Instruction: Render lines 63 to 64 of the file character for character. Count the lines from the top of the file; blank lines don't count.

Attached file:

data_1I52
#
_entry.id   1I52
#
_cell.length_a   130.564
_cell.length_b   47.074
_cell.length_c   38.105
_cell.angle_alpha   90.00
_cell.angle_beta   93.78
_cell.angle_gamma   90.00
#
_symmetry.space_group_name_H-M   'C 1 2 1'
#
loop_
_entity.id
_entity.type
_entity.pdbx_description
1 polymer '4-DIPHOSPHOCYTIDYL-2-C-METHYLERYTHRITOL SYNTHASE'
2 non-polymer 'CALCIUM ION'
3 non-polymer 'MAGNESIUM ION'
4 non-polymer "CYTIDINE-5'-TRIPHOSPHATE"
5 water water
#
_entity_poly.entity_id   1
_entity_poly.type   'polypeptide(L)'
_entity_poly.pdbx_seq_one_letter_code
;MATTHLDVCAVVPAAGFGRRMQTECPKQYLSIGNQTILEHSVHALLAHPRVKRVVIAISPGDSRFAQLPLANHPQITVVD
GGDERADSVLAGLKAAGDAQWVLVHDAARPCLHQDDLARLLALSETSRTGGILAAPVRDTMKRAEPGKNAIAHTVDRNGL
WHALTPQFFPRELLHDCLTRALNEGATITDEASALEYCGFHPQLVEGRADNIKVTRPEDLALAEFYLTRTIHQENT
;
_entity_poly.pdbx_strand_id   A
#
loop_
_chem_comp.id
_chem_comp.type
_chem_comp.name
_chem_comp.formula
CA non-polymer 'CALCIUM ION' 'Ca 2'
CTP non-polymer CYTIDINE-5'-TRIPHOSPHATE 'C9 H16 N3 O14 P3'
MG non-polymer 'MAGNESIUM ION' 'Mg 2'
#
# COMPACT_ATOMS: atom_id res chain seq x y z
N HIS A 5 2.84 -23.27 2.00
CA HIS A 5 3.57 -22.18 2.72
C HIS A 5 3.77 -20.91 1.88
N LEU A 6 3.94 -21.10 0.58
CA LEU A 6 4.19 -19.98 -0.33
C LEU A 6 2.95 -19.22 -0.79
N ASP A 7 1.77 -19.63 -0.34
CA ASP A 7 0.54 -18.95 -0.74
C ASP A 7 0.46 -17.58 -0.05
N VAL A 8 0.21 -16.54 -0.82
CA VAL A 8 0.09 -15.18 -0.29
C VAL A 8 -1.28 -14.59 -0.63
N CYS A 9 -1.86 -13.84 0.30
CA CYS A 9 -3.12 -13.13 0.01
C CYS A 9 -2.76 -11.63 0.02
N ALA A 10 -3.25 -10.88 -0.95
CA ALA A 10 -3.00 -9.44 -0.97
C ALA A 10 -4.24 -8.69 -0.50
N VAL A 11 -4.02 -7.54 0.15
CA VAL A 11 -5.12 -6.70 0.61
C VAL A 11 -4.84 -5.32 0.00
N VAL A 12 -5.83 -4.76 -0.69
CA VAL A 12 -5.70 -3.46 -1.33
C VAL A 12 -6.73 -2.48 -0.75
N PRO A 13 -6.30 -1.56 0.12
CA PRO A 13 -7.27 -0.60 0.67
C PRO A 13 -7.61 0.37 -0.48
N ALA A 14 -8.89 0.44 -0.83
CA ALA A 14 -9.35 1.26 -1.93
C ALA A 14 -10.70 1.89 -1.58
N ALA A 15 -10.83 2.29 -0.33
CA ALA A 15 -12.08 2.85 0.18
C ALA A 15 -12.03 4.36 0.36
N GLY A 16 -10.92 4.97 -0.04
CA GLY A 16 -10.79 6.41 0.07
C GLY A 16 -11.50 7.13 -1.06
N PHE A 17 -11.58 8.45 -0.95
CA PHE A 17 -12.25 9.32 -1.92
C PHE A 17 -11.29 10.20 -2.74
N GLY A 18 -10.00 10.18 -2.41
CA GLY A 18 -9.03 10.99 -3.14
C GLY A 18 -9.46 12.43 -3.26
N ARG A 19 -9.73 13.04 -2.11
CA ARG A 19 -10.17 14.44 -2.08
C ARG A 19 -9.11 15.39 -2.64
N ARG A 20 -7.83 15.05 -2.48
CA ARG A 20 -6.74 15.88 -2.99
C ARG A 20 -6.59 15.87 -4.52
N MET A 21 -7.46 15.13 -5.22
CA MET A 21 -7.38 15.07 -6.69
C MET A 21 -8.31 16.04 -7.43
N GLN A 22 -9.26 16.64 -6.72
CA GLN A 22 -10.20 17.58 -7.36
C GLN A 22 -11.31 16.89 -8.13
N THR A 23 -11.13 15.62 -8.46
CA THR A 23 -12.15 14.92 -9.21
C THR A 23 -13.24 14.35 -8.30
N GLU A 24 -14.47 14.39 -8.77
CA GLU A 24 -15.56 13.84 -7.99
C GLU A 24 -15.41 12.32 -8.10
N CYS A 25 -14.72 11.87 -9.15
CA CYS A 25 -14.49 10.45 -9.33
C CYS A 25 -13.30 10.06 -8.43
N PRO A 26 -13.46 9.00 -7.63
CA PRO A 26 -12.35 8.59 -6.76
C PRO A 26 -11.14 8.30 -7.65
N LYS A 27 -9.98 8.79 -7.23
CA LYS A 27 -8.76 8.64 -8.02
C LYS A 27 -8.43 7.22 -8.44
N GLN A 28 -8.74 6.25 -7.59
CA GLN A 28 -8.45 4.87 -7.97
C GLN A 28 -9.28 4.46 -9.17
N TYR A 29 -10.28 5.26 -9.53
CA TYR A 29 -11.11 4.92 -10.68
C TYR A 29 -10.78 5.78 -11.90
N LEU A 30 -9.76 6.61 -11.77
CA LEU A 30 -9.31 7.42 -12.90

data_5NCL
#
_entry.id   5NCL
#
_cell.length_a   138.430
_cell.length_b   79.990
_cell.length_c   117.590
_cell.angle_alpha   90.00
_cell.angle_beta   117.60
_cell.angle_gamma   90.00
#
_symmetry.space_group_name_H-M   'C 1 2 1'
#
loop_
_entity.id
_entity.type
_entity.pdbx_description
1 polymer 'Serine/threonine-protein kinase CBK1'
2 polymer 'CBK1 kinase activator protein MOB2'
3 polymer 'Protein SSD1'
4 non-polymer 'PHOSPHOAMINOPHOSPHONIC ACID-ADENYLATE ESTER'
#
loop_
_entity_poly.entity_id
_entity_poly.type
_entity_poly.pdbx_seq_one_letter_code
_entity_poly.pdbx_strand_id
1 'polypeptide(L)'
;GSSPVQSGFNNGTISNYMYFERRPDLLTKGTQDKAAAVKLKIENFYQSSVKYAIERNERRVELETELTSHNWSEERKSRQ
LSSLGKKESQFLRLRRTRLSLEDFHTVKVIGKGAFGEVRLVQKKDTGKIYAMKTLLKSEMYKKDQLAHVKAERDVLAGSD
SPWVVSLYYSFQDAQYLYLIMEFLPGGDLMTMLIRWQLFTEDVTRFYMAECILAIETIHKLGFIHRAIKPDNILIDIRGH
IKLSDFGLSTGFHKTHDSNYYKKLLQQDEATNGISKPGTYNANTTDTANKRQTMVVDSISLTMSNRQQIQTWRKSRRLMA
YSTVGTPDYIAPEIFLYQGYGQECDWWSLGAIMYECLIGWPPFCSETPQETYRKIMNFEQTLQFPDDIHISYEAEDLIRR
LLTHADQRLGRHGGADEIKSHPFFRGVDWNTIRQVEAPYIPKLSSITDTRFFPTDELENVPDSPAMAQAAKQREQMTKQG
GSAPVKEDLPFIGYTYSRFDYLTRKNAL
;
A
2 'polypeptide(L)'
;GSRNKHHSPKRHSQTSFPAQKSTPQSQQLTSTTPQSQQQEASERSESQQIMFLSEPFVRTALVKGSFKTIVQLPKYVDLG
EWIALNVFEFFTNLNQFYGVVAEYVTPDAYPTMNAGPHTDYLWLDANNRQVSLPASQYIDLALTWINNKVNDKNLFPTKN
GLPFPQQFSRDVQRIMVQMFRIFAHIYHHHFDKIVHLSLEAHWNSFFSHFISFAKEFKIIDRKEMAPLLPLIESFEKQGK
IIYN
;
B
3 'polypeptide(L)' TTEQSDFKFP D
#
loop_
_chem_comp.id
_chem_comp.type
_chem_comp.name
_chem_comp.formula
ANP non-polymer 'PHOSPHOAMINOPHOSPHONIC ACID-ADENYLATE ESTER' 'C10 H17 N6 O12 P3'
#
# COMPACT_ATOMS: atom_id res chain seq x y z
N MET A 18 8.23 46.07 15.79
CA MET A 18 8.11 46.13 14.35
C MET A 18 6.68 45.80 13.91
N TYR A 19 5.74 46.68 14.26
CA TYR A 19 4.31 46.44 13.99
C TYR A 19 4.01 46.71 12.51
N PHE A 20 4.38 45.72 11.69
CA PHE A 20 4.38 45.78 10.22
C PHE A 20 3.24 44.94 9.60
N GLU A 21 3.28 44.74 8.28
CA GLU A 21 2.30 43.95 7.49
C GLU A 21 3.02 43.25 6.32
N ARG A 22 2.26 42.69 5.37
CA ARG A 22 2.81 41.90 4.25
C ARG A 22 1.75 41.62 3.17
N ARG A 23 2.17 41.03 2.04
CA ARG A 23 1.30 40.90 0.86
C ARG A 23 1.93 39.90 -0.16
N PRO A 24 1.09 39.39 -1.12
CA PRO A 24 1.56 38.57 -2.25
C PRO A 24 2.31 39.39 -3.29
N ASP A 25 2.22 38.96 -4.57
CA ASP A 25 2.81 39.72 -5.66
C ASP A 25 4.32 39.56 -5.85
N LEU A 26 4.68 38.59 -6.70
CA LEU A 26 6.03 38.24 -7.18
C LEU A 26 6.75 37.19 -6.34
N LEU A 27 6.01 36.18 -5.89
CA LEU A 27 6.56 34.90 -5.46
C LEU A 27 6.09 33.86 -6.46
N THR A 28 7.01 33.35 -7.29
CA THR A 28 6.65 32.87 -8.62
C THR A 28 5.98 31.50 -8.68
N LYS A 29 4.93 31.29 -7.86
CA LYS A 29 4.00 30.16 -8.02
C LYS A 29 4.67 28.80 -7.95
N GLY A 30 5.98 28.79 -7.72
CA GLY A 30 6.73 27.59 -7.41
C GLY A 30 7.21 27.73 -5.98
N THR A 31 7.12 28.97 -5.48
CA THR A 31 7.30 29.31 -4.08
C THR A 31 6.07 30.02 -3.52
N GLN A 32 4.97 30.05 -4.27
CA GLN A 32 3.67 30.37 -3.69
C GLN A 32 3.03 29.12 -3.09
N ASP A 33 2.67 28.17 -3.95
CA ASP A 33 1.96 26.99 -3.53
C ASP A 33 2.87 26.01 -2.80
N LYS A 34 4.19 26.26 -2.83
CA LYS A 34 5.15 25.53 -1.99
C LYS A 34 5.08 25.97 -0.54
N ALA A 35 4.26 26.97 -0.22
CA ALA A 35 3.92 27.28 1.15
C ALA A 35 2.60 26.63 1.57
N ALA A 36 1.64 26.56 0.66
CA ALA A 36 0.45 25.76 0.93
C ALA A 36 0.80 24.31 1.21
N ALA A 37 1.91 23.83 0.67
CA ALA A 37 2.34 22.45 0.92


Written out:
C VAL A 11 -4.84 -5.32 0.00
N VAL A 12 -5.83 -4.76 -0.69